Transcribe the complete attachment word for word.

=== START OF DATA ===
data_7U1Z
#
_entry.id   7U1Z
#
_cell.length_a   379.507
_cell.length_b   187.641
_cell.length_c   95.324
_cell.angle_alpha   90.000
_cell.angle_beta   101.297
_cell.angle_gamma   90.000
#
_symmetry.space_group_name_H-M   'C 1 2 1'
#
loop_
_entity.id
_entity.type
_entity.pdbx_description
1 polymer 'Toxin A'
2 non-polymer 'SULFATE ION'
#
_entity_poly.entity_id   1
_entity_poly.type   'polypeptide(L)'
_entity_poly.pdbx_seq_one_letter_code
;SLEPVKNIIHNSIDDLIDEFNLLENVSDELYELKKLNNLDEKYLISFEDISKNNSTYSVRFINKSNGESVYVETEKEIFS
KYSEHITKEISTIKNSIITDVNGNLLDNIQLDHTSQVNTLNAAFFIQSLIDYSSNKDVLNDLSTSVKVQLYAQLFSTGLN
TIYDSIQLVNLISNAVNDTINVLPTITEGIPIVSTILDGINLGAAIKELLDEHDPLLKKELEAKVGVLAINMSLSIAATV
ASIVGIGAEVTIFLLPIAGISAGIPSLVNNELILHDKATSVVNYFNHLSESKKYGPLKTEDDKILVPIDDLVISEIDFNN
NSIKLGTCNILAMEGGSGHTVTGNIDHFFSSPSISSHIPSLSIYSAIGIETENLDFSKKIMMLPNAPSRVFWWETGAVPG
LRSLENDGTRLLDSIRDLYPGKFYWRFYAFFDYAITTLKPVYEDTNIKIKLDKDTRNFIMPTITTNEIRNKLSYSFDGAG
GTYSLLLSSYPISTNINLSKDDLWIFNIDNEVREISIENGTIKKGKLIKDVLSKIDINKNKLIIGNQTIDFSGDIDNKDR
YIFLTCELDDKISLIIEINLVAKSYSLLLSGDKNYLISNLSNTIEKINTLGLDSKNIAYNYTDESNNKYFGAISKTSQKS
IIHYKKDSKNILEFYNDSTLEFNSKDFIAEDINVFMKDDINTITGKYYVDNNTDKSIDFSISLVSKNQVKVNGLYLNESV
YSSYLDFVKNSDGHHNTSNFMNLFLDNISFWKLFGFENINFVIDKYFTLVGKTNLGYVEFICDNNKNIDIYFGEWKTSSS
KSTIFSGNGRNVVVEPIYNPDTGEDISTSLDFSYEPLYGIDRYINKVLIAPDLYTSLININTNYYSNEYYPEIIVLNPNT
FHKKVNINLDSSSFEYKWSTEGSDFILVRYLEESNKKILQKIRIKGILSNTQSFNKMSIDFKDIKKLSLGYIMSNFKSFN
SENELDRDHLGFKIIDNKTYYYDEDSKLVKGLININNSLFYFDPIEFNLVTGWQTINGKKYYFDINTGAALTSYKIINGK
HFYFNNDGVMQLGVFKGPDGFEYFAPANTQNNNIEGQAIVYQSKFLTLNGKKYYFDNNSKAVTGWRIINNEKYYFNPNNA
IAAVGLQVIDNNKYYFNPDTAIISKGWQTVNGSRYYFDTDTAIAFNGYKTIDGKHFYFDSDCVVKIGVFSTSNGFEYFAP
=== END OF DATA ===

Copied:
data_7U1Z
#
_entry.id   7U1Z
#
_cell.length_a   379.507
_cell.length_b   187.641
_cell.length_c   95.324
_cell.angle_alpha   90.000
_cell.angle_beta   101.297
_cell.angle_gamma   90.000
#
_symmetry.space_group_name_H-M   'C 1 2 1'
#
loop_
_entity.id
_entity.type
_entity.pdbx_description
1 polymer 'Toxin A'
2 non-polymer 'SULFATE ION'
#
_entity_poly.entity_id   1
_entity_poly.type   'polypeptide(L)'
_entity_poly.pdbx_seq_one_letter_code
;SLEPVKNIIHNSIDDLIDEFNLLENVSDELYELKKLNNLDEKYLISFEDISKNNSTYSVRFINKSNGESVYVETEKEIFS
KYSEHITKEISTIKNSIITDVNGNLLDNIQLDHTSQVNTLNAAFFIQSLIDYSSNKDVLNDLSTSVKVQLYAQLFSTGLN
TIYDSIQLVNLISNAVNDTINVLPTITEGIPIVSTILDGINLGAAIKELLDEHDPLLKKELEAKVGVLAINMSLSIAATV
ASIVGIGAEVTIFLLPIAGISAGIPSLVNNELILHDKATSVVNYFNHLSESKKYGPLKTEDDKILVPIDDLVISEIDFNN
NSIKLGTCNILAMEGGSGHTVTGNIDHFFSSPSISSHIPSLSIYSAIGIETENLDFSKKIMMLPNAPSRVFWWETGAVPG
LRSLENDGTRLLDSIRDLYPGKFYWRFYAFFDYAITTLKPVYEDTNIKIKLDKDTRNFIMPTITTNEIRNKLSYSFDGAG
GTYSLLLSSYPISTNINLSKDDLWIFNIDNEVREISIENGTIKKGKLIKDVLSKIDINKNKLIIGNQTIDFSGDIDNKDR
YIFLTCELDDKISLIIEINLVAKSYSLLLSGDKNYLISNLSNTIEKINTLGLDSKNIAYNYTDESNNKYFGAISKTSQKS
IIHYKKDSKNILEFYNDSTLEFNSKDFIAEDINVFMKDDINTITGKYYVDNNTDKSIDFSISLVSKNQVKVNGLYLNESV
YSSYLDFVKNSDGHHNTSNFMNLFLDNISFWKLFGFENINFVIDKYFTLVGKTNLGYVEFICDNNKNIDIYFGEWKTSSS
KSTIFSGNGRNVVVEPIYNPDTGEDISTSLDFSYEPLYGIDRYINKVLIAPDLYTSLININTNYYSNEYYPEIIVLNPNT
FHKKVNINLDSSSFEYKWSTEGSDFILVRYLEESNKKILQKIRIKGILSNTQSFNKMSIDFKDIKKLSLGYIMSNFKSFN
SENELDRDHLGFKIIDNKTYYYDEDSKLVKGLININNSLFYFDPIEFNLVTGWQTINGKKYYFDINTGAALTSYKIINGK
HFYFNNDGVMQLGVFKGPDGFEYFAPANTQNNNIEGQAIVYQSKFLTLNGKKYYFDNNSKAVTGWRIINNEKYYFNPNNA
IAAVGLQVIDNNKYYFNPDTAIISKGWQTVNGSRYYFDTDTAIAFNGYKTIDGKHFYFDSDCVVKIGVFSTSNGFEYFAP